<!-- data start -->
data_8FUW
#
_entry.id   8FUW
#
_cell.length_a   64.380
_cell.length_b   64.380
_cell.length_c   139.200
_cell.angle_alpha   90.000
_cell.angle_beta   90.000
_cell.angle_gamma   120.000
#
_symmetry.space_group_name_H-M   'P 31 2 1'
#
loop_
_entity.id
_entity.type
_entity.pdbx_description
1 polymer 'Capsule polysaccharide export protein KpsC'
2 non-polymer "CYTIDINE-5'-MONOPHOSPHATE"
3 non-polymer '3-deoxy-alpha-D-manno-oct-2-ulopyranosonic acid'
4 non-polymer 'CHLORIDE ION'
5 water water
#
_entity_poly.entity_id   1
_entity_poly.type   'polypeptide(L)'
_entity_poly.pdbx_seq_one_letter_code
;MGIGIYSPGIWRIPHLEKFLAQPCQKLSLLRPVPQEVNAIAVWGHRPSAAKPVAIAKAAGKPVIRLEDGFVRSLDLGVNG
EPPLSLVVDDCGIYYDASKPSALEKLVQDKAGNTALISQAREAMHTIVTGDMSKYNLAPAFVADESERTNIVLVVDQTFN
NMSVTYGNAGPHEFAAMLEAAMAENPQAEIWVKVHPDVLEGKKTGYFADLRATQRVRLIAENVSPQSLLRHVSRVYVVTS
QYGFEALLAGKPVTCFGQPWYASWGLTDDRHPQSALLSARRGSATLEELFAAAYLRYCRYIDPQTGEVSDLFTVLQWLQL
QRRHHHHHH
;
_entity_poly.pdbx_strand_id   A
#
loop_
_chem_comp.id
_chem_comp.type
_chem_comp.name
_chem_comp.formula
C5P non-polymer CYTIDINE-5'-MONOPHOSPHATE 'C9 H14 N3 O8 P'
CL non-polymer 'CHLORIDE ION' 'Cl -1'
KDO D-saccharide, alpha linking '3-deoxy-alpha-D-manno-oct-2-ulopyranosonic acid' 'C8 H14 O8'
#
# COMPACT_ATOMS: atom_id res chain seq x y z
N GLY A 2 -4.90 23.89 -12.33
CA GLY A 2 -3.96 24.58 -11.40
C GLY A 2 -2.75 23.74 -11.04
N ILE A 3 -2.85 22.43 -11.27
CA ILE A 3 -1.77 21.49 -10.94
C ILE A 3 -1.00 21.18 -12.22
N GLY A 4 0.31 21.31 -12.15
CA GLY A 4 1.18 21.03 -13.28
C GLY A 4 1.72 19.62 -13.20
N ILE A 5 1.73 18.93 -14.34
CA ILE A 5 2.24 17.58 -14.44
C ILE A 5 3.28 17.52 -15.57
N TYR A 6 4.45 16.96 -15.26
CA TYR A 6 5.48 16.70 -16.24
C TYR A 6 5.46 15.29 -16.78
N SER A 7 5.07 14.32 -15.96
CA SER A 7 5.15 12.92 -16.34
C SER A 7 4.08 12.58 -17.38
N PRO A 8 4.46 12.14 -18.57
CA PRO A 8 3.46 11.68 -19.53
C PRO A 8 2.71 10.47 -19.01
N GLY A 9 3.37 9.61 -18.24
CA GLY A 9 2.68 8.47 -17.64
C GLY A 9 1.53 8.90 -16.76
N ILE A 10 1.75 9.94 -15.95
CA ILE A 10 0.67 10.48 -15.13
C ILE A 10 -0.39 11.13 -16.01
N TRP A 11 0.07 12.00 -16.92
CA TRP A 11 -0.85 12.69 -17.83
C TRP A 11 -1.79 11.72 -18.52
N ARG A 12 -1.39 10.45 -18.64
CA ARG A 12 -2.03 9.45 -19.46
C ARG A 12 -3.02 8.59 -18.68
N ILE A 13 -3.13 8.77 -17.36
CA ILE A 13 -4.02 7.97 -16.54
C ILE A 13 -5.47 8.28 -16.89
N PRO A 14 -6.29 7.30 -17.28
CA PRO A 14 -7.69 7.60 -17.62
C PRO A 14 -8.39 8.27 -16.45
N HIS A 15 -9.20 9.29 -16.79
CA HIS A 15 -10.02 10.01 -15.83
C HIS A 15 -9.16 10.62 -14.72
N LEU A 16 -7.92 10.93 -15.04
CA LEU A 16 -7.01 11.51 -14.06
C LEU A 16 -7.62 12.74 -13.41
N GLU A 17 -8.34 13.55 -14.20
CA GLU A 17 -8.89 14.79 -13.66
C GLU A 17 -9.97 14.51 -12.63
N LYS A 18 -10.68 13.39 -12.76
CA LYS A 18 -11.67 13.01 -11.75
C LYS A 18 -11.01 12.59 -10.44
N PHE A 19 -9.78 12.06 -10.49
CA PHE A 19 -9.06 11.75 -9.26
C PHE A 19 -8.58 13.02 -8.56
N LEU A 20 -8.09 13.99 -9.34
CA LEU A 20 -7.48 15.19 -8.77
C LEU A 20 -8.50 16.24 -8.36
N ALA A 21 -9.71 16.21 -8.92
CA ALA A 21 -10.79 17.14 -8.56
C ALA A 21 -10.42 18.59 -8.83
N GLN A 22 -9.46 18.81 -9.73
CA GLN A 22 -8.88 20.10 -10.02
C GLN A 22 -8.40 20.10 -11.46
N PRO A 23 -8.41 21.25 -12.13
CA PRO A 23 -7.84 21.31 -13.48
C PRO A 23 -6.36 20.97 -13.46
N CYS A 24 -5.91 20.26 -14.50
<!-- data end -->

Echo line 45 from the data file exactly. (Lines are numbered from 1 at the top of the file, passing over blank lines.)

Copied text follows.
N GLY A 2 -4.90 23.89 -12.33